B. B. King is one of the reasons why I never had to drink or get high. His vocals and pluckin’ get in me, go down like dark liquor and salty tears, lifting me from wherever I was to where I wanted to be, which was usually just away from where I was, away from the cesspool of pain I was in, bending dem damn chords, holding them, as they punctuate his growl, blending gospels and gut bucket like the greatest peanut butter and jelly sammich yo done ever had…anyway y’all know, why I keep rambling…good choices.

C. Liegh McInnis Says:
July 16th, 2009 at 2:21 am

I forgot to add that I was raised on WDIA where there wasn’t but one type of music, good music, and the range of music, man…it’s a shame that radio, even black radio, doesn’t still articulate the whole soul and humanity of a people. On WDIA I was able to access all types of black people from the types of music that they would play. But then, it wasn’t just oldies, it was the current with the tradition. My parents’ music was my music and my music was played with my parents’ music. WDIA, as many black radio stations, was making sure that the generation gap was something with which dem other folks had to deal. Now, the accountants, posing as music men, have separated our music, and black adults and black children can’t stand each other.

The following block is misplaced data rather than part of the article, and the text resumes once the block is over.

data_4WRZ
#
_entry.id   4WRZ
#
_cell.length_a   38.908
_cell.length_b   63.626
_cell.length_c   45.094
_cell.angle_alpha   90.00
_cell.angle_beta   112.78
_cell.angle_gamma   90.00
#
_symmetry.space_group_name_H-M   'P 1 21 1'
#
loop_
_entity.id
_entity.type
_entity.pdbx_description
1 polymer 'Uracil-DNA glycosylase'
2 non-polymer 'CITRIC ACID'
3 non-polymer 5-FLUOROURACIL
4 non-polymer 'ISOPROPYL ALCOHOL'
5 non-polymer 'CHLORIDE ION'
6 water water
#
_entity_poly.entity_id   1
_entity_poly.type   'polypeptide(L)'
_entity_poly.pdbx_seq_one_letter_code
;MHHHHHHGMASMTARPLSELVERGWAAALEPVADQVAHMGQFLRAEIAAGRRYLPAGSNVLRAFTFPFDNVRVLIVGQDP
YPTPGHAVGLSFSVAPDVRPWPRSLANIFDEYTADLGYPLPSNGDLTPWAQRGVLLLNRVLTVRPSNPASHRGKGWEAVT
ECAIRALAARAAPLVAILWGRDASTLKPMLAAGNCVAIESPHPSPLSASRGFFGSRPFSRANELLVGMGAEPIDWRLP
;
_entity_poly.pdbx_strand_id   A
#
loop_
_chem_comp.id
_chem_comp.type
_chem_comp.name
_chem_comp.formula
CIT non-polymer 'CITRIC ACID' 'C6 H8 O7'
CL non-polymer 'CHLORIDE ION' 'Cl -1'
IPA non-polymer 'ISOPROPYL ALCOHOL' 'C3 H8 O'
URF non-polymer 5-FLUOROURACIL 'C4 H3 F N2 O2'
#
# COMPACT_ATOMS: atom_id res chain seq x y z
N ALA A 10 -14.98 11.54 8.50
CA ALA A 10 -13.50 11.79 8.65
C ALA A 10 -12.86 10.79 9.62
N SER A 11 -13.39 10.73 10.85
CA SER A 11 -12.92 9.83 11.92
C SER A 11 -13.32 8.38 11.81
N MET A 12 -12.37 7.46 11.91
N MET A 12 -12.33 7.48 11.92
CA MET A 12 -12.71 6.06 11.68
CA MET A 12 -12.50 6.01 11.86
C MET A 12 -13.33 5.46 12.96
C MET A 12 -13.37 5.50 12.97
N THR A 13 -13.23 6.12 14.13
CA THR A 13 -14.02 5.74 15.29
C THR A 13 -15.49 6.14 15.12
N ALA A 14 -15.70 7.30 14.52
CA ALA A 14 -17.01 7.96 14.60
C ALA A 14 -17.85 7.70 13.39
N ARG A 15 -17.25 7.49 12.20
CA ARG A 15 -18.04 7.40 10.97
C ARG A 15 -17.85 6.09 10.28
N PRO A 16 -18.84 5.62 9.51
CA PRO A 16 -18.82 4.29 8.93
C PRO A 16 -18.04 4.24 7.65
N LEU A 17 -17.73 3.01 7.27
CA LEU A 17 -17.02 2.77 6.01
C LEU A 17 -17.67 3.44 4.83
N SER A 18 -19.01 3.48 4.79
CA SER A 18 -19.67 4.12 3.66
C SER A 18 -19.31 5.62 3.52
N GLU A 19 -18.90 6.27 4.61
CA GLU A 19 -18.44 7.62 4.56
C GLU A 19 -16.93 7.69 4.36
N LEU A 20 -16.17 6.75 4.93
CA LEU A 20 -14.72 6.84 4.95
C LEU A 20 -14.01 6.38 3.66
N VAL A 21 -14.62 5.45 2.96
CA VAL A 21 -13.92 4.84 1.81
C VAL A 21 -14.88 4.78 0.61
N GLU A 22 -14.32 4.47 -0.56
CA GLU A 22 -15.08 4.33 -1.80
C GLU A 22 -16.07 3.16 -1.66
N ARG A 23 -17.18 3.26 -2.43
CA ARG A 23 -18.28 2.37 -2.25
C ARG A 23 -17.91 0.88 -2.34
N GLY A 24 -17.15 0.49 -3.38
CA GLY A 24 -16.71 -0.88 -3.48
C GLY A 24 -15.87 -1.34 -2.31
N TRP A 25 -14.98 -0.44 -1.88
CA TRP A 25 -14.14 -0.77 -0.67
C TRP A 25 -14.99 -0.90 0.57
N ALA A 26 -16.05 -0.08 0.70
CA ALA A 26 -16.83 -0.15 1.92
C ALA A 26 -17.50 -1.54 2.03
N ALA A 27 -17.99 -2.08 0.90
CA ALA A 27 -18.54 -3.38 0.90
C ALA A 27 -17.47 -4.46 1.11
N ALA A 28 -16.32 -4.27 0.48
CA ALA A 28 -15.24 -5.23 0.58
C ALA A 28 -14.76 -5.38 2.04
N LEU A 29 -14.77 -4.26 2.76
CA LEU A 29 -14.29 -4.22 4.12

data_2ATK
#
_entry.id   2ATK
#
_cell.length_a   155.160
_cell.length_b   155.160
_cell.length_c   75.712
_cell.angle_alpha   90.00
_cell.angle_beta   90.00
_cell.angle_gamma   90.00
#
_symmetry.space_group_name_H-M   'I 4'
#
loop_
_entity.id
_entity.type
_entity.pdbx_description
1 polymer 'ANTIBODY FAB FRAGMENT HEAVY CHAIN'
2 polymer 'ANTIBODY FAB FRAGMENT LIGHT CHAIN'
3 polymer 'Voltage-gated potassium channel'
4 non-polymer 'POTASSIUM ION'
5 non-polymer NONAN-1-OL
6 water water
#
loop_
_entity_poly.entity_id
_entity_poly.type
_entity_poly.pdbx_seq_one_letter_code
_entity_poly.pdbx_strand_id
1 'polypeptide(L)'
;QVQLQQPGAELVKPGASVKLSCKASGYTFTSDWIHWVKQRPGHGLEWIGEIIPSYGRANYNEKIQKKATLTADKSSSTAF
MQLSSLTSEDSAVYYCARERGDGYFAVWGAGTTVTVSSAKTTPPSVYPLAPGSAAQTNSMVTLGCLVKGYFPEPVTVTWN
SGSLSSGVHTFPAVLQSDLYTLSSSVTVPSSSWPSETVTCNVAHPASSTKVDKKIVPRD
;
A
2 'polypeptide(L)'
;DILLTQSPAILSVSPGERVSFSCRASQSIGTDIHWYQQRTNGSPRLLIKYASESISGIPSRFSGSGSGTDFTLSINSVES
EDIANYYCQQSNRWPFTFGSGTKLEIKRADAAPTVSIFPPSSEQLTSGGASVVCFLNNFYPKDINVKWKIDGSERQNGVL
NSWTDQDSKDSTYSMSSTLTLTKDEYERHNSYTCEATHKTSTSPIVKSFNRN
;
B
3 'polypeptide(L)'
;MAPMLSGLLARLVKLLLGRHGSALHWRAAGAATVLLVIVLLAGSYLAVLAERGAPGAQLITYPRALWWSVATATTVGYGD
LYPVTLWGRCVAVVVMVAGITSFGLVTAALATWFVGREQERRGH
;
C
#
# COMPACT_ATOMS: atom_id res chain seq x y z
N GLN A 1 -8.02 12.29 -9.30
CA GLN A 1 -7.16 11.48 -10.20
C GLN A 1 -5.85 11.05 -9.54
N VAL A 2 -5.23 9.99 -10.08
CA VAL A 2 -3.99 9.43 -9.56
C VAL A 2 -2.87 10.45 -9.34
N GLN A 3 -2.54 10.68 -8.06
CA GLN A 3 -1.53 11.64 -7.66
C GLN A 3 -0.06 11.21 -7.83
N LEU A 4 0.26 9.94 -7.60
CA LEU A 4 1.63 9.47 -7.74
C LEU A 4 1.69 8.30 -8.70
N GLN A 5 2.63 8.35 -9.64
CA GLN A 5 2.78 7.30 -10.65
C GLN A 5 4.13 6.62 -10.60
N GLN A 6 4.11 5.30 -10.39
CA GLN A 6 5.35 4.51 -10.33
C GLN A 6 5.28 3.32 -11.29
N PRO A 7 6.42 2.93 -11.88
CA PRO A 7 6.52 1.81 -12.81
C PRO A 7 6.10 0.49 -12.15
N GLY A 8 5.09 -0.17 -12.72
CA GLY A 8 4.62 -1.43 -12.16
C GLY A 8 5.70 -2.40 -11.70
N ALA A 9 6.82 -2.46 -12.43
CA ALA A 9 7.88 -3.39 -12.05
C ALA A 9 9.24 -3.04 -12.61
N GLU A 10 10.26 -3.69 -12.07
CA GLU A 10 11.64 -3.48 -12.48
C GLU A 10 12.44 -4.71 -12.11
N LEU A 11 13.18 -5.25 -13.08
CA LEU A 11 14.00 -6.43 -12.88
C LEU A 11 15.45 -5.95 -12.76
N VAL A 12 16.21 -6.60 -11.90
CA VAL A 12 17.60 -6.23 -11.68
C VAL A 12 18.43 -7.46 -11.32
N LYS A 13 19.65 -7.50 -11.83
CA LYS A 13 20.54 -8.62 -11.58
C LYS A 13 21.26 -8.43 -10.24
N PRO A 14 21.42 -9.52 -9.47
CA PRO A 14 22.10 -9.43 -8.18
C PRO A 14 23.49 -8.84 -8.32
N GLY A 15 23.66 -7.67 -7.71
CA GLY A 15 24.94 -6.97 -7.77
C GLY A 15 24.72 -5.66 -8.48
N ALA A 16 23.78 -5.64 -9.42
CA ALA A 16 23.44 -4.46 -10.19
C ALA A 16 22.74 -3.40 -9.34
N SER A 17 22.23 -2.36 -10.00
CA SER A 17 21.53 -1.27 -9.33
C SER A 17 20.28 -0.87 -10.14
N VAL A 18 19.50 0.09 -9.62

Jazz Lunatique Says:
July 19th, 2009 at 10:27 pm

Just came back from the Delta and went to the B.B. King Museum in Indianola. Don’t miss it, or make a special trip. State of the art and photos, memorabilia, and commentary that emphasize and elaborate on what Kalamu says here.

Sometimes I wonder if they are still makng human beings like Mr. Riley King.

Erik Says:
January 11th, 2010 at 1:11 am

“B.B. King may not be no what they call ‘virtuoso’ on the guitar. They got plenty that can play more notes faster than him ”

I’ve seen the Man 12 times and I think that he is definitively one of the ever best Electric Guitar Players of all time.
His bellrining “Hand-Vibrato” puts John Scofield still in envy.
It needed Jimi Hendrix to further B.B.’s command of sustain and feedback.


kt Says:
March 3rd, 2010 at 11:49 am